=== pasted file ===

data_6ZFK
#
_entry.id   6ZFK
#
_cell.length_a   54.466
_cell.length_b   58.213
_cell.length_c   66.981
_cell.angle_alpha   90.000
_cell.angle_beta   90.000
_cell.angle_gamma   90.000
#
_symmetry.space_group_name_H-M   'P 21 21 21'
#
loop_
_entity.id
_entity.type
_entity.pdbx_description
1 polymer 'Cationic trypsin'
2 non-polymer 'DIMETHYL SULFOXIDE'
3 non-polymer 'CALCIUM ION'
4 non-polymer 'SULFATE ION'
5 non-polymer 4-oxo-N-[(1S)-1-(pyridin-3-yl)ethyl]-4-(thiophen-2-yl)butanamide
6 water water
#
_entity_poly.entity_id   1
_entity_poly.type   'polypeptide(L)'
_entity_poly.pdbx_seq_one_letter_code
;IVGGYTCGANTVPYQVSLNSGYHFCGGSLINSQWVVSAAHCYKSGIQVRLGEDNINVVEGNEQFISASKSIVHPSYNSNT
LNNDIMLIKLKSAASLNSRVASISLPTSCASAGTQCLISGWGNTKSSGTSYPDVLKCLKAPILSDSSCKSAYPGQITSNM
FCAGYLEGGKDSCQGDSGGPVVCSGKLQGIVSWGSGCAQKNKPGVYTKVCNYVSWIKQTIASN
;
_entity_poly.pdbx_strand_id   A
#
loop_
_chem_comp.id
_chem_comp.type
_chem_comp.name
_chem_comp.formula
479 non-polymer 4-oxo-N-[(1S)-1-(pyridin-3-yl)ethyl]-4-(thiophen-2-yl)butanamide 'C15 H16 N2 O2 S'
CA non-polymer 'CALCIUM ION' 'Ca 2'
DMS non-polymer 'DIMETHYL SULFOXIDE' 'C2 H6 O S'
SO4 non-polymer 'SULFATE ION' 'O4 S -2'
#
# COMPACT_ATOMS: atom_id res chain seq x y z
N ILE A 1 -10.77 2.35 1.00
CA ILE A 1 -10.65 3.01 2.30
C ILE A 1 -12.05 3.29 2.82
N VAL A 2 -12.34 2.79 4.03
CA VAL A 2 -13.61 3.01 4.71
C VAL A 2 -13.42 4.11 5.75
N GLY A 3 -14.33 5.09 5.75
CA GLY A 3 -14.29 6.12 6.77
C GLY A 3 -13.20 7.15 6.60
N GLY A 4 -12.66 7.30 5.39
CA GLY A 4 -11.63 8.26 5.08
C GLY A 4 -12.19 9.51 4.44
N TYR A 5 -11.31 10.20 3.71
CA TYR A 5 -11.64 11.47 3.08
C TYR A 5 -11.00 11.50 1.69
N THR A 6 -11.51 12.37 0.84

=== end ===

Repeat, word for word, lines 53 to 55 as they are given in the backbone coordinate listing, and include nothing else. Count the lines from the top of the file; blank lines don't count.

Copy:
C GLY A 3 -13.20 7.15 6.60
N GLY A 4 -12.66 7.30 5.39
CA GLY A 4 -11.63 8.26 5.08